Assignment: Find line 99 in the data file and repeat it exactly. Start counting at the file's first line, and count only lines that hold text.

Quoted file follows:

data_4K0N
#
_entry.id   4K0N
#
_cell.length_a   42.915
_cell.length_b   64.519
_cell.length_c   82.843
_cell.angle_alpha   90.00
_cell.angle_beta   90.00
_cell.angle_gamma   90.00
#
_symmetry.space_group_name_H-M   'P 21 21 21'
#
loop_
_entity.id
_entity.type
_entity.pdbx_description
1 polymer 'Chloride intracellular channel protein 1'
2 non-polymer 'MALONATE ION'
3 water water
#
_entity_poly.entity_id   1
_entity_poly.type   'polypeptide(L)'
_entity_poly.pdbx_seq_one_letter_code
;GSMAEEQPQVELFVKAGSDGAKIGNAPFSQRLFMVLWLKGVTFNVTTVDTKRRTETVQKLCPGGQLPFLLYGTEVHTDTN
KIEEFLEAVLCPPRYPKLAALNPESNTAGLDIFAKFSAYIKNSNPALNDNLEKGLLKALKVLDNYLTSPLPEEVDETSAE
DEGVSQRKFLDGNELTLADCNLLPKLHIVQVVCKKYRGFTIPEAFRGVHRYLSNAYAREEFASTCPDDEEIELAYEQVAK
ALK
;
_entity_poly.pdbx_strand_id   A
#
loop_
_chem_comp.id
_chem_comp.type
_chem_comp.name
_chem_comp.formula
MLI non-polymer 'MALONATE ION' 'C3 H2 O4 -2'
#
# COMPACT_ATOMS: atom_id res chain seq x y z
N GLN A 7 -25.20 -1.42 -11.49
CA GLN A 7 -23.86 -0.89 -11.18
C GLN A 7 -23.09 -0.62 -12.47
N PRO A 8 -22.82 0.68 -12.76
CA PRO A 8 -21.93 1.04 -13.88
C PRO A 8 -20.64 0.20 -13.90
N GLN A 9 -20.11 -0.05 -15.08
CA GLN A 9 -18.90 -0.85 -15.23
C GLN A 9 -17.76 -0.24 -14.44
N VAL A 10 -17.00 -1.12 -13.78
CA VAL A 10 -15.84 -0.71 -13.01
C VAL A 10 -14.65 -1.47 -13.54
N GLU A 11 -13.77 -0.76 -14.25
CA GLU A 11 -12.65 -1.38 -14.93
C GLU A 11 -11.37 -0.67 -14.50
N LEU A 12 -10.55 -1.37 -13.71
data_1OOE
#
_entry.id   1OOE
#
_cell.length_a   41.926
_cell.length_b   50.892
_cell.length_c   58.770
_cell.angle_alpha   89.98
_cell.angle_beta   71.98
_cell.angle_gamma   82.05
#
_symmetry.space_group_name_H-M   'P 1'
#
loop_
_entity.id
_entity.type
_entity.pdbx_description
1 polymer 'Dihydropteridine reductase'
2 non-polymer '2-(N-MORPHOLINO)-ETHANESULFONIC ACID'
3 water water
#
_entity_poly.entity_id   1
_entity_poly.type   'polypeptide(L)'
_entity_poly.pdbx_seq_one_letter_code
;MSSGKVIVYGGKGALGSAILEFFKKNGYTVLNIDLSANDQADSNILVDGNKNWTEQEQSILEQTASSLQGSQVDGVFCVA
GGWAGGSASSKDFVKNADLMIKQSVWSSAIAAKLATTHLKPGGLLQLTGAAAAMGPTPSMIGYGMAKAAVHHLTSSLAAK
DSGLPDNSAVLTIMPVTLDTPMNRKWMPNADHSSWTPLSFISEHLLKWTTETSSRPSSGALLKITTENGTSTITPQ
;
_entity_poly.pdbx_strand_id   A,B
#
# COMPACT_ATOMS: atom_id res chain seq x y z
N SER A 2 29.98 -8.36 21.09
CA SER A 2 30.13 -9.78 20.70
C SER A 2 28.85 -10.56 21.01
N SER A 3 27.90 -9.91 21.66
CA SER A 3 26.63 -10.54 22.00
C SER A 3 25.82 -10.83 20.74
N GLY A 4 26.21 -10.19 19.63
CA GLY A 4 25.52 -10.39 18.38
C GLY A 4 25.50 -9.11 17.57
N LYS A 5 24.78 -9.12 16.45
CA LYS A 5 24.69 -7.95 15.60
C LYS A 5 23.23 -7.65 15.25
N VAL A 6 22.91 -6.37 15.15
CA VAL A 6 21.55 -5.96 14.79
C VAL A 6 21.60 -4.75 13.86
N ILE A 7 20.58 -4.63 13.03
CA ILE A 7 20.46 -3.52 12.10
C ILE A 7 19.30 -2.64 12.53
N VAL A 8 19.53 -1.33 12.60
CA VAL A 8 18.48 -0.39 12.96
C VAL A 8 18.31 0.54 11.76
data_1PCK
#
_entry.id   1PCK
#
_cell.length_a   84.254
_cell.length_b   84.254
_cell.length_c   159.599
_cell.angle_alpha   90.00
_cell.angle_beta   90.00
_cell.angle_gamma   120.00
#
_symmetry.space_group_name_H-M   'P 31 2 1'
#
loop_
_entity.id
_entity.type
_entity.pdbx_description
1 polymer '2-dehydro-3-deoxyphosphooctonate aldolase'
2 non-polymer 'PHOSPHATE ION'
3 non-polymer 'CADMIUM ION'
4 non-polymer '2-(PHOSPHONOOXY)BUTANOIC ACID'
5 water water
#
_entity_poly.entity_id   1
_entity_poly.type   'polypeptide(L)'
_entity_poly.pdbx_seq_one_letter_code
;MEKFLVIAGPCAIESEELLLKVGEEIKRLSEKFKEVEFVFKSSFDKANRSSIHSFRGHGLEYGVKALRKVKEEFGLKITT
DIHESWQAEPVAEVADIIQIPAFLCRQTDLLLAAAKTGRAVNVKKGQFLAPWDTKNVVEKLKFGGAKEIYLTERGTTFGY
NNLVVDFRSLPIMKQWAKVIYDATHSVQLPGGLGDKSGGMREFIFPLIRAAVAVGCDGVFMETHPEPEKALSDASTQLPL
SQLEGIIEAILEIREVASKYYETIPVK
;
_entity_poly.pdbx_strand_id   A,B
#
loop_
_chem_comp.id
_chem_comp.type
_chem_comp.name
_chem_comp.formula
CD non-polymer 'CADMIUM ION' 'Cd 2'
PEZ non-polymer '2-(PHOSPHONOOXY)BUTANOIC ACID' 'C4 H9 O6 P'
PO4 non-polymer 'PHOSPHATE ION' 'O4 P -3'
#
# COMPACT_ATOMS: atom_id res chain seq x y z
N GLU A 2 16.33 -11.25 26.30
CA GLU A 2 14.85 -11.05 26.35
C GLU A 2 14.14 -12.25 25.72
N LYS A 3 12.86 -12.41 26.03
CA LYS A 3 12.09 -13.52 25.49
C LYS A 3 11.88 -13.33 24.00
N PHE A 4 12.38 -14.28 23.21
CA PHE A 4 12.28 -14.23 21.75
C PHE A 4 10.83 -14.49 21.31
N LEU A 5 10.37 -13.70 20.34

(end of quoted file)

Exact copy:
N VAL A 6 22.91 -6.37 15.15